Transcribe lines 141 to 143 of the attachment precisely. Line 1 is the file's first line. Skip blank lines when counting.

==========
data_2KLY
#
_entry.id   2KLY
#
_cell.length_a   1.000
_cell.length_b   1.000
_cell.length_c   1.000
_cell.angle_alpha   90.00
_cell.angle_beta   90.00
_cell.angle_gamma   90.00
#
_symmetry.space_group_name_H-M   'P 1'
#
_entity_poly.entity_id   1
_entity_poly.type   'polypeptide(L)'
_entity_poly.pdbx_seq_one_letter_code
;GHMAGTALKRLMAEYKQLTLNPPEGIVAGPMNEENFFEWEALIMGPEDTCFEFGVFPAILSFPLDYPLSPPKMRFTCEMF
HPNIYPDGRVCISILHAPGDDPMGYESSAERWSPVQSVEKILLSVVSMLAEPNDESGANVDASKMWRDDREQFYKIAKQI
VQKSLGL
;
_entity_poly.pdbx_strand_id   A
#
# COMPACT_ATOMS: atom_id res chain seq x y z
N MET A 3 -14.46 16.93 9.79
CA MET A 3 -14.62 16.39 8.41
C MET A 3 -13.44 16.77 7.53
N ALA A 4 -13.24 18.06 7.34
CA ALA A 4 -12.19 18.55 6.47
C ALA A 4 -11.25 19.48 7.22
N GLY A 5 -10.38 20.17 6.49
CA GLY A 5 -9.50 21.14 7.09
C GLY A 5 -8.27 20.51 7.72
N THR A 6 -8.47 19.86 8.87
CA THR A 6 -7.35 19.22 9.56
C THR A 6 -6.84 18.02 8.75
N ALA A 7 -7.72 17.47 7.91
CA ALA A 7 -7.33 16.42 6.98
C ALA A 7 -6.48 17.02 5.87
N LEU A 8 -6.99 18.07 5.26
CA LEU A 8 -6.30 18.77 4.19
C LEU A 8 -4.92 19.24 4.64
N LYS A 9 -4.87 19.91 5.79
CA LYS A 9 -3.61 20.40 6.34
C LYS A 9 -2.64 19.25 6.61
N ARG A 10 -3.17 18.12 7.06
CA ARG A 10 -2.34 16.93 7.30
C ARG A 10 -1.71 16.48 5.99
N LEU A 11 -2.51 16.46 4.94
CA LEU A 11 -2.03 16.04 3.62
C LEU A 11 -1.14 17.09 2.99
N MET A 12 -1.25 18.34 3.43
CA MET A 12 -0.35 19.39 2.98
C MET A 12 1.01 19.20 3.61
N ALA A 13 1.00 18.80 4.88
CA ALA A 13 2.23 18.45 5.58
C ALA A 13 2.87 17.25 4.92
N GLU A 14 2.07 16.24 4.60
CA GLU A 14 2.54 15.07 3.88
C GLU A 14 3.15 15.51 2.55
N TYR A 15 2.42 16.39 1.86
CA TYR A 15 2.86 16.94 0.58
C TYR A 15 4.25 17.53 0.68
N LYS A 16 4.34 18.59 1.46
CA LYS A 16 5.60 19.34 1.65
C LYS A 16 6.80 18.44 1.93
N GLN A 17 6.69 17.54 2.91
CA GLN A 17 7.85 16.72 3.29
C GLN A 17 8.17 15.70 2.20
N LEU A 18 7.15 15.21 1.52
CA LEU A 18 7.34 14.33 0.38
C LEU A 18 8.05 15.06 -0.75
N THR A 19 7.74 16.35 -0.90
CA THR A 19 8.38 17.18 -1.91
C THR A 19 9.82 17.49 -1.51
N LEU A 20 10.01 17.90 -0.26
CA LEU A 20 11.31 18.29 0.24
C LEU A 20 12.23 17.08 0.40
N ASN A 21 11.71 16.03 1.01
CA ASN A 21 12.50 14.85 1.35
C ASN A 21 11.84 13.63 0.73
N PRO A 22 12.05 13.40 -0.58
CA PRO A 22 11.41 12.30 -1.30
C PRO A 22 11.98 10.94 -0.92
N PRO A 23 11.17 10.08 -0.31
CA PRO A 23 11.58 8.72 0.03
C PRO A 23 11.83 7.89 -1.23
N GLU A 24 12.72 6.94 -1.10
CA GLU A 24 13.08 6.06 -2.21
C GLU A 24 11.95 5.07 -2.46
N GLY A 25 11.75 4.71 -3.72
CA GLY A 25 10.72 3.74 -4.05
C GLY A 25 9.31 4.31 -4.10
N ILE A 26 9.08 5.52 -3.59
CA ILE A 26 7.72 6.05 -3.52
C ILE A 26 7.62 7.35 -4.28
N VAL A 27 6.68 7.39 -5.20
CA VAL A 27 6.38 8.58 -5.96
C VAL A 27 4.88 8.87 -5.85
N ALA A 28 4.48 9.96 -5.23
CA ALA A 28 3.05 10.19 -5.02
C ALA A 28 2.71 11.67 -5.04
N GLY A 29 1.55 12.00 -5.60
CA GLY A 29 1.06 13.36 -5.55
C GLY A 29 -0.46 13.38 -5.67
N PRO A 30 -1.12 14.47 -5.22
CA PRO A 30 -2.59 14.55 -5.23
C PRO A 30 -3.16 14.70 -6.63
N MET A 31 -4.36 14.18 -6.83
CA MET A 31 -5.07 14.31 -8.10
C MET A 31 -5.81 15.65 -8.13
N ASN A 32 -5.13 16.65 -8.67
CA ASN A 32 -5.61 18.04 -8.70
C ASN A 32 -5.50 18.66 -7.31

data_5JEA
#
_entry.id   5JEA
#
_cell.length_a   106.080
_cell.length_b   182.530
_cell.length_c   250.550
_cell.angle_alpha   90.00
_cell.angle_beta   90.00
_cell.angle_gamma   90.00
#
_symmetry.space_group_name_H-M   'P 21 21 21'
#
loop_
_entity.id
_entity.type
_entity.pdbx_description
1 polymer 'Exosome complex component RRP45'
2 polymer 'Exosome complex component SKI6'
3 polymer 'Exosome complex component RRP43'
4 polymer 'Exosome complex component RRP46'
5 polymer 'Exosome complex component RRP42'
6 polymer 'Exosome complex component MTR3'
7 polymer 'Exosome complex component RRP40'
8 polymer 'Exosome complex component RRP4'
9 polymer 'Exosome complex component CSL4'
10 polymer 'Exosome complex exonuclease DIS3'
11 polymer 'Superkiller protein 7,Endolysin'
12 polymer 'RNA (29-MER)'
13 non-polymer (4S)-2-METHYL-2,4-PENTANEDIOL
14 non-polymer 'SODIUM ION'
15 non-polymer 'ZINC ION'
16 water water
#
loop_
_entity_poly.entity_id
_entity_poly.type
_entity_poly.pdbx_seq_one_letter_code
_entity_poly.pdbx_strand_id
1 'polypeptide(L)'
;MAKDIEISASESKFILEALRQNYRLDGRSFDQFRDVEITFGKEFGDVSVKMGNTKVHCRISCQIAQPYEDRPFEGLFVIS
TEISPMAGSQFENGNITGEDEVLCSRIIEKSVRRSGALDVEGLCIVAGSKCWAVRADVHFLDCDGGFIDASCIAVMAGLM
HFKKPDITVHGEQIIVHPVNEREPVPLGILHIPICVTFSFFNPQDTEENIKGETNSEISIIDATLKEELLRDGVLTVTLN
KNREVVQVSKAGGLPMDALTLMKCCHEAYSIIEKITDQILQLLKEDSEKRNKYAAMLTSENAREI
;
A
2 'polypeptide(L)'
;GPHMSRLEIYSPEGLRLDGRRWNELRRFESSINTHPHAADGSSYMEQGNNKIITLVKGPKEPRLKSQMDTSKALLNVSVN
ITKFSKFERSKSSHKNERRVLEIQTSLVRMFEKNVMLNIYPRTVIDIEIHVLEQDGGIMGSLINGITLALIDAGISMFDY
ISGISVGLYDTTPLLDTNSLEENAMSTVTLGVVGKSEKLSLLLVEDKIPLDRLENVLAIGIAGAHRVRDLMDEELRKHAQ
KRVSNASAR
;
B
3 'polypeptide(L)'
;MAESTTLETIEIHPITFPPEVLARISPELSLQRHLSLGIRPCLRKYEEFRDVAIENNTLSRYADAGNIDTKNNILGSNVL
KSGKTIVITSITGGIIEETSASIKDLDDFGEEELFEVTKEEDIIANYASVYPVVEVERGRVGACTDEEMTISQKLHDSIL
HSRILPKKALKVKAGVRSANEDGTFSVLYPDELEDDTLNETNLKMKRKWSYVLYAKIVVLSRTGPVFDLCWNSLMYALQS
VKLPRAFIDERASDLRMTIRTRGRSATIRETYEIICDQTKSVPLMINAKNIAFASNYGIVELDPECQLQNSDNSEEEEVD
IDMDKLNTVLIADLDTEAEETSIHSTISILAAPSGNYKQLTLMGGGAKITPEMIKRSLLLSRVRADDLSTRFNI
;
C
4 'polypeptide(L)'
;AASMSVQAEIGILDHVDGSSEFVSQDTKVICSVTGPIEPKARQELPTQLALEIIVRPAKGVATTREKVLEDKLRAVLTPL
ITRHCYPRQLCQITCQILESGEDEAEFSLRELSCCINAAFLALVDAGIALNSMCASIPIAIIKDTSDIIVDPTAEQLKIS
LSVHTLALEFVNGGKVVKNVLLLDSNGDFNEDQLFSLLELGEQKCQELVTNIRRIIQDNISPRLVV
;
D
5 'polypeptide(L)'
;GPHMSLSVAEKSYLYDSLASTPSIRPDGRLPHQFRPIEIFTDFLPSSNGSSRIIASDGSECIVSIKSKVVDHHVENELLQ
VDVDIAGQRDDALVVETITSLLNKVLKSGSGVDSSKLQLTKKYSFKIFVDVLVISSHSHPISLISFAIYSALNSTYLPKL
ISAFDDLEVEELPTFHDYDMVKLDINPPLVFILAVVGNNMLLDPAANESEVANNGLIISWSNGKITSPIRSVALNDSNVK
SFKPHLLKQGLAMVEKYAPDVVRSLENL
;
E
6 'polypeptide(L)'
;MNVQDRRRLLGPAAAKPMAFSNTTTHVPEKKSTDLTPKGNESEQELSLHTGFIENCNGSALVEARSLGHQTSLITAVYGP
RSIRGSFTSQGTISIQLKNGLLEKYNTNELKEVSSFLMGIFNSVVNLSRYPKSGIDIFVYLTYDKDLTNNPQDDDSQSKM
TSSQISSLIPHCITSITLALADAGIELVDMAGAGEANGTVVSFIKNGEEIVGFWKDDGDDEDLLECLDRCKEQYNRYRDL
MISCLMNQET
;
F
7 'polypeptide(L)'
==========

11 polymer 'Superkiller protein 7,Endolysin'
12 polymer 'RNA (29-MER)'
13 non-polymer (4S)-2-METHYL-2,4-PENTANEDIOL